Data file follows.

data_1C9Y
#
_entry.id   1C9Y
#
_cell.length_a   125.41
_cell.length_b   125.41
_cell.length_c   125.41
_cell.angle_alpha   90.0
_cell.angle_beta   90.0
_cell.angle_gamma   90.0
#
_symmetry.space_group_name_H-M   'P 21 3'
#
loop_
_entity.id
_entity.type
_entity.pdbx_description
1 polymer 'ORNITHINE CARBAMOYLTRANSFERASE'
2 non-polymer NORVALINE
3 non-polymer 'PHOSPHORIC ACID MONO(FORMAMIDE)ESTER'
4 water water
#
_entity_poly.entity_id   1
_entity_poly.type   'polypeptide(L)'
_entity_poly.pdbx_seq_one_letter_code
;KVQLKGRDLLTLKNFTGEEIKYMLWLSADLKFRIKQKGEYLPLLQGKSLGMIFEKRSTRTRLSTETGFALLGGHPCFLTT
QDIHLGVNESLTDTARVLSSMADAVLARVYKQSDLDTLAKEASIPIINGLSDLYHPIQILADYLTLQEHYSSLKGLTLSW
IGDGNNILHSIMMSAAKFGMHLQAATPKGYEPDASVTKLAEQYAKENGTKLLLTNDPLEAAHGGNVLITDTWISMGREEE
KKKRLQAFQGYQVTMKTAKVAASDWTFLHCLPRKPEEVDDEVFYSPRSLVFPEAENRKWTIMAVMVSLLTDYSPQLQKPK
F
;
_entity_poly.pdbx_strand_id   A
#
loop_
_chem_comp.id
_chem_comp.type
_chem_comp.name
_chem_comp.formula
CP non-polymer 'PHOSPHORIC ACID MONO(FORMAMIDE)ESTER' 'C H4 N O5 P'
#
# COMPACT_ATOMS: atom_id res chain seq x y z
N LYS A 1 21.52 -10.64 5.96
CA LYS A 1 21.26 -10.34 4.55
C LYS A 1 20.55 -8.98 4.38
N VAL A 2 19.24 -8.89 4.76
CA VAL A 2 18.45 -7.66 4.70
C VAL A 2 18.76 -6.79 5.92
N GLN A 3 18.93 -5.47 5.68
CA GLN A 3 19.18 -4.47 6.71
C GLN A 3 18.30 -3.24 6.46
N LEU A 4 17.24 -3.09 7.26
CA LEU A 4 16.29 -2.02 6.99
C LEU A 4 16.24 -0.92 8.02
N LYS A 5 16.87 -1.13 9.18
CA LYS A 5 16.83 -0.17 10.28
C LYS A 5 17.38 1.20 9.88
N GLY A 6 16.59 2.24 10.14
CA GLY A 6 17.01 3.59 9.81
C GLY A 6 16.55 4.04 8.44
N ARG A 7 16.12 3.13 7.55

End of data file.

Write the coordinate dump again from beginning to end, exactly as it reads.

data_1C9Y
#
_entry.id   1C9Y
#
_cell.length_a   125.41
_cell.length_b   125.41
_cell.length_c   125.41
_cell.angle_alpha   90.0
_cell.angle_beta   90.0
_cell.angle_gamma   90.0
#
_symmetry.space_group_name_H-M   'P 21 3'
#
loop_
_entity.id
_entity.type
_entity.pdbx_description
1 polymer 'ORNITHINE CARBAMOYLTRANSFERASE'
2 non-polymer NORVALINE
3 non-polymer 'PHOSPHORIC ACID MONO(FORMAMIDE)ESTER'
4 water water
#
_entity_poly.entity_id   1
_entity_poly.type   'polypeptide(L)'
_entity_poly.pdbx_seq_one_letter_code
;KVQLKGRDLLTLKNFTGEEIKYMLWLSADLKFRIKQKGEYLPLLQGKSLGMIFEKRSTRTRLSTETGFALLGGHPCFLTT
QDIHLGVNESLTDTARVLSSMADAVLARVYKQSDLDTLAKEASIPIINGLSDLYHPIQILADYLTLQEHYSSLKGLTLSW
IGDGNNILHSIMMSAAKFGMHLQAATPKGYEPDASVTKLAEQYAKENGTKLLLTNDPLEAAHGGNVLITDTWISMGREEE
KKKRLQAFQGYQVTMKTAKVAASDWTFLHCLPRKPEEVDDEVFYSPRSLVFPEAENRKWTIMAVMVSLLTDYSPQLQKPK
F
;
_entity_poly.pdbx_strand_id   A
#
loop_
_chem_comp.id
_chem_comp.type
_chem_comp.name
_chem_comp.formula
CP non-polymer 'PHOSPHORIC ACID MONO(FORMAMIDE)ESTER' 'C H4 N O5 P'
#
# COMPACT_ATOMS: atom_id res chain seq x y z
N LYS A 1 21.52 -10.64 5.96
CA LYS A 1 21.26 -10.34 4.55
C LYS A 1 20.55 -8.98 4.38
N VAL A 2 19.24 -8.89 4.76
CA VAL A 2 18.45 -7.66 4.70
C VAL A 2 18.76 -6.79 5.92
N GLN A 3 18.93 -5.47 5.68
CA GLN A 3 19.18 -4.47 6.71
C GLN A 3 18.30 -3.24 6.46
N LEU A 4 17.24 -3.09 7.26
CA LEU A 4 16.29 -2.02 6.99
C LEU A 4 16.24 -0.92 8.02
N LYS A 5 16.87 -1.13 9.18
CA LYS A 5 16.83 -0.17 10.28
C LYS A 5 17.38 1.20 9.88
N GLY A 6 16.59 2.24 10.14
CA GLY A 6 17.01 3.59 9.81
C GLY A 6 16.55 4.04 8.44
N ARG A 7 16.12 3.13 7.55